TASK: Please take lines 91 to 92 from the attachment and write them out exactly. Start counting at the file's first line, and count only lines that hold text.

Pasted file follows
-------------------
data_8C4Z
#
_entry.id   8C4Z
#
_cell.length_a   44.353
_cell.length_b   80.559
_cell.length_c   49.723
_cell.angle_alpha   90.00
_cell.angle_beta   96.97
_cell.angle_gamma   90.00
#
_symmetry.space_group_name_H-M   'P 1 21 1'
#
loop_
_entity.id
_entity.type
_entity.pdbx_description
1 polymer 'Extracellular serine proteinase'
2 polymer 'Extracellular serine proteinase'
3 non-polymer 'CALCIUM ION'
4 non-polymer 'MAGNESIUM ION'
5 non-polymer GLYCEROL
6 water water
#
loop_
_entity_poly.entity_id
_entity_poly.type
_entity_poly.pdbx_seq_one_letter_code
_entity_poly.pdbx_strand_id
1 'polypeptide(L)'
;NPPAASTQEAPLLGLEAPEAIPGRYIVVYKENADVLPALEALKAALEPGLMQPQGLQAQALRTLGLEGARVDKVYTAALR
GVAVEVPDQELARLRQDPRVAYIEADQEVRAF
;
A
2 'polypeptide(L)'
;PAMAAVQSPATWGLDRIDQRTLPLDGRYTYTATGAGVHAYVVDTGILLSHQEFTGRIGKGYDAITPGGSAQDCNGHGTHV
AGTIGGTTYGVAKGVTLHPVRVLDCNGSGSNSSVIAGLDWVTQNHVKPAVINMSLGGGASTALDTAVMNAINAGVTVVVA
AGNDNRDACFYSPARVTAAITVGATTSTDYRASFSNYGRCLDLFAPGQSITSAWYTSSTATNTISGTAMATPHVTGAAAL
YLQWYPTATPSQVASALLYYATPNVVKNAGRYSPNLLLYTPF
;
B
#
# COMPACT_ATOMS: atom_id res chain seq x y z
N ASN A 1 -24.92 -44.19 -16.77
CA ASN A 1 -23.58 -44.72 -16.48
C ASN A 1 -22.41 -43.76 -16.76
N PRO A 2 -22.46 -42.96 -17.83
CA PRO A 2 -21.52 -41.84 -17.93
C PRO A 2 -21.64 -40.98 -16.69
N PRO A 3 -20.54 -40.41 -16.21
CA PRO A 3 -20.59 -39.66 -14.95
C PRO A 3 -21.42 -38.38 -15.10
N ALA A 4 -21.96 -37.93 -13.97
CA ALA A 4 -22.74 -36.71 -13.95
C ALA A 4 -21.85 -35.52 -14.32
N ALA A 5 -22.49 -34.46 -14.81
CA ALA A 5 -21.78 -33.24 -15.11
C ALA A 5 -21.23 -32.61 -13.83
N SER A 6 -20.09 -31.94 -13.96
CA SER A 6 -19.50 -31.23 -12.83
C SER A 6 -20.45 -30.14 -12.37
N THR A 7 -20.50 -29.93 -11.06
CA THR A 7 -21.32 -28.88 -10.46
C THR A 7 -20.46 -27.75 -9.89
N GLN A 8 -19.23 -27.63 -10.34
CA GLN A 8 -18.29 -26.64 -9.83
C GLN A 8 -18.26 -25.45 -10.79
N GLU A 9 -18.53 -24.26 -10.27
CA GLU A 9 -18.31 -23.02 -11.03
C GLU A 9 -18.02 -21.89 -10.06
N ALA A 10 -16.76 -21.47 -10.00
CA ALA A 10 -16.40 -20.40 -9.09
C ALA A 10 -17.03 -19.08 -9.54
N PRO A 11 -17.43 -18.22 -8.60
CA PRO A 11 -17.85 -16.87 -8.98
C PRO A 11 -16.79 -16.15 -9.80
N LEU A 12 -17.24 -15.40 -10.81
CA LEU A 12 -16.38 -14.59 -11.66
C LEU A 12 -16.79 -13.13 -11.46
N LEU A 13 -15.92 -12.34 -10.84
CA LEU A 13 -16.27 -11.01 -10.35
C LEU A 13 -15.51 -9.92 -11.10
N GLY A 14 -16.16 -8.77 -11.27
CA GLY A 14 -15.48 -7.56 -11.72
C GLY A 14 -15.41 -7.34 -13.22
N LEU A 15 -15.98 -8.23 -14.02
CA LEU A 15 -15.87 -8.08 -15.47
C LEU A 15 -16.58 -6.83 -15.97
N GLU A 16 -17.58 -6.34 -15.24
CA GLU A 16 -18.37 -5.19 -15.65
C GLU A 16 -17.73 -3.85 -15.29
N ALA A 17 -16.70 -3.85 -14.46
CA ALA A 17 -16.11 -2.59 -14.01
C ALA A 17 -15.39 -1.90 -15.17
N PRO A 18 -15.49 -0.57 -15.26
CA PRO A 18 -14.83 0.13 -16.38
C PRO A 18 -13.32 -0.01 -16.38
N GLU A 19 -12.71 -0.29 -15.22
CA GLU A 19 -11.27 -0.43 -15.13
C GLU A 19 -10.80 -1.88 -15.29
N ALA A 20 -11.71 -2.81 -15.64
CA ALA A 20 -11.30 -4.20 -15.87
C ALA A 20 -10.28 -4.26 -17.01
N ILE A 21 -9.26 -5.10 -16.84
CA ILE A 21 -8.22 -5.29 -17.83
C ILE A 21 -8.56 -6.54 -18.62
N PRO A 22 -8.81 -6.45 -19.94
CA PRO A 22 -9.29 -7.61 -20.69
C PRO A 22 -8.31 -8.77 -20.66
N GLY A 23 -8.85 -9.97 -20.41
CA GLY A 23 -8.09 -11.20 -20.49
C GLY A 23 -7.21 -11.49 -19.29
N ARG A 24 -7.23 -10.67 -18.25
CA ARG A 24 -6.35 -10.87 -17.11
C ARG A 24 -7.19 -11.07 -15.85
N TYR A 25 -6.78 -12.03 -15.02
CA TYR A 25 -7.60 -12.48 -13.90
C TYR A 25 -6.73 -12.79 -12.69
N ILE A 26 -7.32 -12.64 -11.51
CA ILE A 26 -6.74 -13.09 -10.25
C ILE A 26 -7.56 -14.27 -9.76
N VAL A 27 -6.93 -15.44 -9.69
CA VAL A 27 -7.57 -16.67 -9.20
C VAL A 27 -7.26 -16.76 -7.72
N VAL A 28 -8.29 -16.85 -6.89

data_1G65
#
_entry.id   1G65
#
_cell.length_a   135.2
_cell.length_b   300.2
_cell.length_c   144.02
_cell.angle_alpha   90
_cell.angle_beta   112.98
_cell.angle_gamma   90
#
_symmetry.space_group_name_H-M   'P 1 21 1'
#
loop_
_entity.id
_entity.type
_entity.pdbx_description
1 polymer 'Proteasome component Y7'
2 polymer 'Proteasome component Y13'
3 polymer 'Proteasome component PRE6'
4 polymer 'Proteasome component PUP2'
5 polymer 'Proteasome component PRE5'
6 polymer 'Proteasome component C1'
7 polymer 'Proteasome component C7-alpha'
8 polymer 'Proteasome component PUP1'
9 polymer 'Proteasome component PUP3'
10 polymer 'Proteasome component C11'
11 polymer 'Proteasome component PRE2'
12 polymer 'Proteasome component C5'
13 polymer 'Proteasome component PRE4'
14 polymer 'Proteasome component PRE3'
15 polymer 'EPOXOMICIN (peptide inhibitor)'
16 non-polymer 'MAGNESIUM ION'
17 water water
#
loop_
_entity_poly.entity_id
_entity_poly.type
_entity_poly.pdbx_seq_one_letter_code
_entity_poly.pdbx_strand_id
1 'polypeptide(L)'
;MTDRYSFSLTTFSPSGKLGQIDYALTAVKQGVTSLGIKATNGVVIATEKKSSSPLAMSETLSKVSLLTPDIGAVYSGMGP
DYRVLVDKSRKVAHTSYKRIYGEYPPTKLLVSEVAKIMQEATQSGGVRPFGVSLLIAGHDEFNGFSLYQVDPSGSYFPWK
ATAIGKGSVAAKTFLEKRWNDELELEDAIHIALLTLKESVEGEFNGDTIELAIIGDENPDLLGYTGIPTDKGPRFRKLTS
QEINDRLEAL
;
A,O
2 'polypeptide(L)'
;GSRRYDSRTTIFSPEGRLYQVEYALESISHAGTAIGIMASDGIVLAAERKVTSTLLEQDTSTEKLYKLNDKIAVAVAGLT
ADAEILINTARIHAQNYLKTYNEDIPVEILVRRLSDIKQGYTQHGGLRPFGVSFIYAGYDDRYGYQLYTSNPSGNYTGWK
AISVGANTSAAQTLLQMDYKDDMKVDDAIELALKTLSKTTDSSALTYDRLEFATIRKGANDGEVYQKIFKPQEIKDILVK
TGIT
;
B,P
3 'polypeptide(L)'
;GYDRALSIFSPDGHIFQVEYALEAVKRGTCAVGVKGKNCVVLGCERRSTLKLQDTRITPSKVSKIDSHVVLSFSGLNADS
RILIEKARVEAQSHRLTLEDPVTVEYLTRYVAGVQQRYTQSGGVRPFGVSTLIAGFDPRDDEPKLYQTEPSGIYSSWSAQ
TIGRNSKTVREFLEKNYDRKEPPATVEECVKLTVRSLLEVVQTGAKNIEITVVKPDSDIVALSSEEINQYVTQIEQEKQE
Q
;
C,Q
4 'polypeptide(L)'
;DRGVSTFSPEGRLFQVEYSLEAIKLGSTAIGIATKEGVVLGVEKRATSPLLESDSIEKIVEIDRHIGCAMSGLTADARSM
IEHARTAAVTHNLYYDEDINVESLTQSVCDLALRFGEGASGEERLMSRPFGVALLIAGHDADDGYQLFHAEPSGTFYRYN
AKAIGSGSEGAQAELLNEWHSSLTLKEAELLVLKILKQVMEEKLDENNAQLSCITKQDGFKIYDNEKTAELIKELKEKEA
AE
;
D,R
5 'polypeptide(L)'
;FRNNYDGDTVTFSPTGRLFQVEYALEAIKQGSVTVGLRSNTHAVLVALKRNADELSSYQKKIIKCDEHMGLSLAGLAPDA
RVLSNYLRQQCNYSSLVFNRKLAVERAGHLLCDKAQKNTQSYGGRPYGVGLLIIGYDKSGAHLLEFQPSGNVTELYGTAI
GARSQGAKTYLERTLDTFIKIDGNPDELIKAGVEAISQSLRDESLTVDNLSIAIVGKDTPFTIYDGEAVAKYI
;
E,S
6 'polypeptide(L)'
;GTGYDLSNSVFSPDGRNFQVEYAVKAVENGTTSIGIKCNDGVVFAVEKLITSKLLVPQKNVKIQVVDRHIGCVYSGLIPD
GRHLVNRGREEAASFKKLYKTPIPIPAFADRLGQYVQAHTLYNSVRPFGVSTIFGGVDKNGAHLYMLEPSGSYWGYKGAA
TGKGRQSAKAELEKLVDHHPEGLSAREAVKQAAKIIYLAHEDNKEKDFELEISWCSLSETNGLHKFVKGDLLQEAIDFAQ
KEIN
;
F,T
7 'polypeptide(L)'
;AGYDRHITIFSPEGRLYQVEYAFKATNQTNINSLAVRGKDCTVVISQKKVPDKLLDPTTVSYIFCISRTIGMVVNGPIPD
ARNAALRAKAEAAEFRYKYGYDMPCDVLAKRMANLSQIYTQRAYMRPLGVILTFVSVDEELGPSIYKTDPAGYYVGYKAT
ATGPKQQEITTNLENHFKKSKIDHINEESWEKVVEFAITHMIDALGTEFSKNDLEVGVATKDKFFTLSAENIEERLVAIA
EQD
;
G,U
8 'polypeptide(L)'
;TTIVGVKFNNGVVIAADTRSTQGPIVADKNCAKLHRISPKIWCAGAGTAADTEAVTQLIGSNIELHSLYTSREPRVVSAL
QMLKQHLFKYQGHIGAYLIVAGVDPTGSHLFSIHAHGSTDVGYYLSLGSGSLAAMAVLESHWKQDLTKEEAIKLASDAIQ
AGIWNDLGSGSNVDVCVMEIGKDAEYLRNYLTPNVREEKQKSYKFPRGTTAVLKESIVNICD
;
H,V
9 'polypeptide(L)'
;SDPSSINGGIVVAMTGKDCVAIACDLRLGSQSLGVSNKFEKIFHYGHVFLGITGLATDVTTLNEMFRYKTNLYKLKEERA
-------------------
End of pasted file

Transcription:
C GLU A 16 -17.73 -3.85 -15.29
N ALA A 17 -16.70 -3.85 -14.46